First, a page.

Is it easier to raise a boy or a girl?
I found myself wondering about that very question while having a conversation with my neighbor. He spoke affectionately about his daughter’s recent graduation in New York City, as he just returned from the trip. I wondered if he worried about her, and he said he didn’t. She had a good head on her shoulders. We spoke a little bit more, about his children, the daughter that calls often, the son that doesn’t call often enough and so I asked him, “Do you think it’s easier to raise a boy or a girl?”
I think about that question from time to time. I am so lucky to be an uncle to my niece and nephew. And while my job as uncle is limited to being loving and supportive and showering them with gifts the real work falls onto their parents – my brothers and sisters-in-law. Being an uncle is a sweet gig I highly recommend it. All the joy of having a small baby’s company with zero real responsibility and minimal if any worry. Giggles and laughs, no dirty diapers.
Both my brothers (and their wives) have to worry about different things. All things being equal about school, making and having friends, and health my niece and nephew will have to deal with their personal safety in very different ways.
Back to the conversation with my neighbor he answered that it was easier to raise a boy until the age of 14, while a girl is a bit harder to keep happy. After that, he found it easier to raise his daughter, because she seemed capable of doing it herself. It goes to say that women are a bit more mature and once they get to that time and age, things can take care of themselves. But that really wasn’t what I was getting at.
I think no matter what women worry more about their personal safety and men take it for granted. As a parent, I would be worried about my daughter’s safety in a way I don’t think I’d worry about my son. But at the same time I could wonder if my future daughter might get raped or assaulted, I could worry that my son would violate a woman in that heinous way. And as much as you can teach your children the difference between right and wrong, good and bad, proper and improper touches, approaches, and behaviors, you never know what happens. The world is crazy and chaotic and not always in your control. You create a small human that grows to make their own decisions.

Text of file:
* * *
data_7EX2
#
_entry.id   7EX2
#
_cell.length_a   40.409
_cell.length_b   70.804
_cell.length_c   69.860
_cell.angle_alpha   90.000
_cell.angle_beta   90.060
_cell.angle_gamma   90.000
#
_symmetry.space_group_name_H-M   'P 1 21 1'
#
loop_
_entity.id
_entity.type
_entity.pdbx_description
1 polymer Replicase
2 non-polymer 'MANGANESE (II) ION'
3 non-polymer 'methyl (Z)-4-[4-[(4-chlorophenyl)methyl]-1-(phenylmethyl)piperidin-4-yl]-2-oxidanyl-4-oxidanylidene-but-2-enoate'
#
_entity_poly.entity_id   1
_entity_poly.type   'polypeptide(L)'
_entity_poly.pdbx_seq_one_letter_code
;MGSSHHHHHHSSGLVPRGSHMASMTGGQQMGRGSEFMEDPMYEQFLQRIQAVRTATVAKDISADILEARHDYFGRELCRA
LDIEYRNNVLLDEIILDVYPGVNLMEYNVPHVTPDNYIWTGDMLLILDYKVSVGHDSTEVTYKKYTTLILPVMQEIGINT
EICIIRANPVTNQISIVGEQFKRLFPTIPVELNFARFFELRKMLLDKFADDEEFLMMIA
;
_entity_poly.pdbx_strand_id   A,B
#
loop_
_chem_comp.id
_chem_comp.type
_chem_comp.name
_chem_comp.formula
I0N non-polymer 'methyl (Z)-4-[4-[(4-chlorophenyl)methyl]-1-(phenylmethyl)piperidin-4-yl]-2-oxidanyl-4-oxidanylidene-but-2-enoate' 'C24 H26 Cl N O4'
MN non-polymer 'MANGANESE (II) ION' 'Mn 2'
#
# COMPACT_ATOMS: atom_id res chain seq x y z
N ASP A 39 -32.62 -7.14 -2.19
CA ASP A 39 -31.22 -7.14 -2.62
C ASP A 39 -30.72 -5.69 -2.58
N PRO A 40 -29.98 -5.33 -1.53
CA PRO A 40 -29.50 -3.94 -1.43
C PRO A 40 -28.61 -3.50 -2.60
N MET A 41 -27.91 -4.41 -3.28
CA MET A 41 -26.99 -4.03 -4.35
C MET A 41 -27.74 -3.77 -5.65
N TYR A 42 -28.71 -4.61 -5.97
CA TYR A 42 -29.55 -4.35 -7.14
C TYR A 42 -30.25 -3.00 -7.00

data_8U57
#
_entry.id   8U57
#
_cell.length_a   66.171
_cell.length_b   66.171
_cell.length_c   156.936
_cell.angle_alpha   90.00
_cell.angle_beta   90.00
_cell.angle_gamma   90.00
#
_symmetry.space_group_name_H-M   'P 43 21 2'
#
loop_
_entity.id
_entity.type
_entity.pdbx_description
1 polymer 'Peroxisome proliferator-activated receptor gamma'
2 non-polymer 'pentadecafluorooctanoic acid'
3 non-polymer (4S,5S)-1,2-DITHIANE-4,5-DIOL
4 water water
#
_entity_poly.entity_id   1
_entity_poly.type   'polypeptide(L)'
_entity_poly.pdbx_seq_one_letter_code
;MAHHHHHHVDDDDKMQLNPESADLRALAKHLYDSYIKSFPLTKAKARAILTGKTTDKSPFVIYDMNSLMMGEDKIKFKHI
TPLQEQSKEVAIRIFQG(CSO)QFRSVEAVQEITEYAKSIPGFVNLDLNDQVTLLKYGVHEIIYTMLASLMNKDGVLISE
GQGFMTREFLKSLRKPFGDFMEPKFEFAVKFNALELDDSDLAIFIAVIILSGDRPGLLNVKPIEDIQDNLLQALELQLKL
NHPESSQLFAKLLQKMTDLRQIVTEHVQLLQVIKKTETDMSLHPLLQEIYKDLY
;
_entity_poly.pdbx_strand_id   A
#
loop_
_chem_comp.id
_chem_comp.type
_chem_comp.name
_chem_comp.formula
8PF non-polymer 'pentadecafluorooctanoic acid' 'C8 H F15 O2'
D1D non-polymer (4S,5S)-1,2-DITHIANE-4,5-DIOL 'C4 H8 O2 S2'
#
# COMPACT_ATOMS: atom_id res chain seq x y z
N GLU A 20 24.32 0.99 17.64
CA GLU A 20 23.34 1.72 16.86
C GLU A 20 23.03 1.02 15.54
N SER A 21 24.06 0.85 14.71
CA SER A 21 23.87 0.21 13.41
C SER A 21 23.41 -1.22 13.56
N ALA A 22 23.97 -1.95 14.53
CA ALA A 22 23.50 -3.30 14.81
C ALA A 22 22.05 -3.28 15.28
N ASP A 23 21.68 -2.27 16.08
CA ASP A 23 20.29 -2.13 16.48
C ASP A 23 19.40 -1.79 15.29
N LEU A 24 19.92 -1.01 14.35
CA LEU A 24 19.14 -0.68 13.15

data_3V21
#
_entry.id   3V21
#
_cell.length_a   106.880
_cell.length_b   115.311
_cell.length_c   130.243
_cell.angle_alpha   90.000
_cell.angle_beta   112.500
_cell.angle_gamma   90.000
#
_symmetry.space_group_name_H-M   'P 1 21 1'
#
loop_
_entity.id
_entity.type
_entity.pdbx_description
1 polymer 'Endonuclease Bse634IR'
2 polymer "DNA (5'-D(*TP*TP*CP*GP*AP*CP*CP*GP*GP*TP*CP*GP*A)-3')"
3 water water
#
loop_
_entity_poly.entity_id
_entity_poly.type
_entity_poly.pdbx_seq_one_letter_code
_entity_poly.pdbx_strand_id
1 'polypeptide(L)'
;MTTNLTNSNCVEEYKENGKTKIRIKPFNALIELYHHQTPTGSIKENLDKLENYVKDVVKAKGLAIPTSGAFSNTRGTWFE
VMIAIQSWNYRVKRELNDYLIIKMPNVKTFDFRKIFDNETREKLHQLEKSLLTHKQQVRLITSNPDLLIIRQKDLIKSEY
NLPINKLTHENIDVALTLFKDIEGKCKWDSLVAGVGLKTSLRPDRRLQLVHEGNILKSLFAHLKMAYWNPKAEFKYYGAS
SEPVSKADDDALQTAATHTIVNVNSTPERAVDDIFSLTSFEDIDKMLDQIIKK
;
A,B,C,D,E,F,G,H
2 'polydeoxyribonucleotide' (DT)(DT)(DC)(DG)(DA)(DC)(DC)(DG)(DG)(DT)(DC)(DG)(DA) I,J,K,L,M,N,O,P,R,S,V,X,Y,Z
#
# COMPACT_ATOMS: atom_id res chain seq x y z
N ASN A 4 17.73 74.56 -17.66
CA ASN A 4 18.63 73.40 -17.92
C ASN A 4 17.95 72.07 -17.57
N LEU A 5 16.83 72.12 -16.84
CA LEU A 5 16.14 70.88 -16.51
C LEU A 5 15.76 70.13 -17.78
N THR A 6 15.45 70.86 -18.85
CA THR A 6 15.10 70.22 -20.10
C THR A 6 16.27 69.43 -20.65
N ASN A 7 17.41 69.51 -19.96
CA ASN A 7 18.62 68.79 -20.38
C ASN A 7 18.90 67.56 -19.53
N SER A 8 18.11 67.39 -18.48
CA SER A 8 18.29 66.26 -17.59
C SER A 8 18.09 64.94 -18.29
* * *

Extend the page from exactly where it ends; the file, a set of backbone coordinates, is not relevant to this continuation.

Let me take a step back for a minute. These thoughts don’t plague my mind all the time. I’m not a father yet and my niece and nephew are 2 years old and 9 months respectively. But right now (like so often) there is terrifying news about violations of women’s rights and their personal safety.
In Toronto comedian Jen Grant could not continue her paid corporate gig because of a man in the audience was making lewd, suggestive and even not-so-subtle remarks about having his way with her. In Arkansas news has surfaced to the mass public (finally) that Josh Duggar, the eldest son from 19 Kids and Counting fame, molested four of his sisters and one other child all before the age of fourteen. These incidences were all swept under the rug by the father and mother, their community elders and some other officials.
(I don’t want to start going into the full incident of either of these stories you can find plenty online about Jen Grant here, here and here. The Duggars bullsh#t you can find everywhere – so here, here and this great article here.)
What troubles me is that every time I feel we take two steps closer to equality (or common sense on how to treat women or more accurately our fellow humans) it’s like we take one step back. (One let’s-take-a-dump-on-society-step-back just so they get the idea that progress is a smelly endeavor.)